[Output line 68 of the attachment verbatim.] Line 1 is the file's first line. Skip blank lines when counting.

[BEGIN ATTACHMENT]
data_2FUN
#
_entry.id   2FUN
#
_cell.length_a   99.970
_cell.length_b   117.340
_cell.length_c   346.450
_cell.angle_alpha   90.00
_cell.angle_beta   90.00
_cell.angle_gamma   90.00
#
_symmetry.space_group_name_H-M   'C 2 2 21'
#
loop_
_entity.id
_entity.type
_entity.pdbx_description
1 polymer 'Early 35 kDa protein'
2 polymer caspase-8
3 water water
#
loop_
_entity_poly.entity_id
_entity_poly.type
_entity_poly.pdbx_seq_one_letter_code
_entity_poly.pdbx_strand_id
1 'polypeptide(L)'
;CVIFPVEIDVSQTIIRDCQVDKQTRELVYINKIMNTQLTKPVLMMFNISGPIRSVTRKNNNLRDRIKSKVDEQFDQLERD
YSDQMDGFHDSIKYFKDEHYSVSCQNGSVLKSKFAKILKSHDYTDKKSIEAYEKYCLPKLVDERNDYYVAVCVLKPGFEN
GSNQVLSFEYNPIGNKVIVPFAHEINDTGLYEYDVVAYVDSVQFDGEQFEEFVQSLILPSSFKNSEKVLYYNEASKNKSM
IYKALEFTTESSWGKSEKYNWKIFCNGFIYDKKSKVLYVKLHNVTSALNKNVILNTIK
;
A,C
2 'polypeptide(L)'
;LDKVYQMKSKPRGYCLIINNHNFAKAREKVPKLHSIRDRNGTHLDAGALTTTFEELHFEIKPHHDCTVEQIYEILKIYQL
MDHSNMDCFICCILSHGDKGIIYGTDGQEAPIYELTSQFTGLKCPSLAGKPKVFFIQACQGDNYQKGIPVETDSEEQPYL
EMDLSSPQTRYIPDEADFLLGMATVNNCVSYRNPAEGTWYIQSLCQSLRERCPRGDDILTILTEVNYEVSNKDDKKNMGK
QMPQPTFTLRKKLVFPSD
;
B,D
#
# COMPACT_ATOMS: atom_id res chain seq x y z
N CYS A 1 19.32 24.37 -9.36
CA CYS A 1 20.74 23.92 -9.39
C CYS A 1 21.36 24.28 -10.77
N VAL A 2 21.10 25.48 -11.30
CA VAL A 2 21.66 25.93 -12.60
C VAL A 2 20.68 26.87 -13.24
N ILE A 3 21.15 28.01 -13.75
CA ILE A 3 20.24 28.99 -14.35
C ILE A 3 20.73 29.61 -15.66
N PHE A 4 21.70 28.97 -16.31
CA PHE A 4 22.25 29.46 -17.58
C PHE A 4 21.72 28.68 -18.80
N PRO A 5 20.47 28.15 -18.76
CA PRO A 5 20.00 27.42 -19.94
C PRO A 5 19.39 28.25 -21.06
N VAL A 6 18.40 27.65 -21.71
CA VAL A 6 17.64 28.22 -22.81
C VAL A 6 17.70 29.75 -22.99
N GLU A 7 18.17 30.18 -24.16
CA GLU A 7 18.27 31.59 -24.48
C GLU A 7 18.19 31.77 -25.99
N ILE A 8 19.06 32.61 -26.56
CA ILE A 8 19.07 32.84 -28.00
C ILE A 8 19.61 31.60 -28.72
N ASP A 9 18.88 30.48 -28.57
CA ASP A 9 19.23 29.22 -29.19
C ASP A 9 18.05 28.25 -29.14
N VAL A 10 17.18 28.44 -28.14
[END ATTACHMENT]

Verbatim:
CA ASP A 9 19.23 29.22 -29.19